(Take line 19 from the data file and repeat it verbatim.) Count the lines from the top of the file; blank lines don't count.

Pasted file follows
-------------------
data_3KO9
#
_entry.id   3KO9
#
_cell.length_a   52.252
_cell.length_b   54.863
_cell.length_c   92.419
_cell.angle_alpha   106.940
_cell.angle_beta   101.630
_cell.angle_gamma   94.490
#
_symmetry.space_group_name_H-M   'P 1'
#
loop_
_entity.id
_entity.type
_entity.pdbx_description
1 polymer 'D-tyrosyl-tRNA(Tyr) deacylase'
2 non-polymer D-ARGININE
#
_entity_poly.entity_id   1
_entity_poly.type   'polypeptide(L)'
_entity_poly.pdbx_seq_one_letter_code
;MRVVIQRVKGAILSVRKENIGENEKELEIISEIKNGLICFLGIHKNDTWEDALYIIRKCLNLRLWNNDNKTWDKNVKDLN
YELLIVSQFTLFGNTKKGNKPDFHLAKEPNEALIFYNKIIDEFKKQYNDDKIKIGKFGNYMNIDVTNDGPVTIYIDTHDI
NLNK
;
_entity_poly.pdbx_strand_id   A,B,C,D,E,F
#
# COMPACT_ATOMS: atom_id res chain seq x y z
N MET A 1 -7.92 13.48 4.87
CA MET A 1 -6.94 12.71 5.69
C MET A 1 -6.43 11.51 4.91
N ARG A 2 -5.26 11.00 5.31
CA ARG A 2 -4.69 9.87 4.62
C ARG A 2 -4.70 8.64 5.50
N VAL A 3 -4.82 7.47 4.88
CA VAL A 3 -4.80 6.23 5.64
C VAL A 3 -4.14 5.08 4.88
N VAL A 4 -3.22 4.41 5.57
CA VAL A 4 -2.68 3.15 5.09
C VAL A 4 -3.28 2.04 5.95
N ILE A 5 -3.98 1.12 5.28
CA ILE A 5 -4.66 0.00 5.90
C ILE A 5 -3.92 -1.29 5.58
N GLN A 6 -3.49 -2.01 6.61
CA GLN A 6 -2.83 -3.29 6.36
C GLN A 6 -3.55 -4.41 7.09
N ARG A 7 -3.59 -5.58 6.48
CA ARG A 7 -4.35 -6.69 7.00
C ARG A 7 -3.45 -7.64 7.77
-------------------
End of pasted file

2 non-polymer D-ARGININE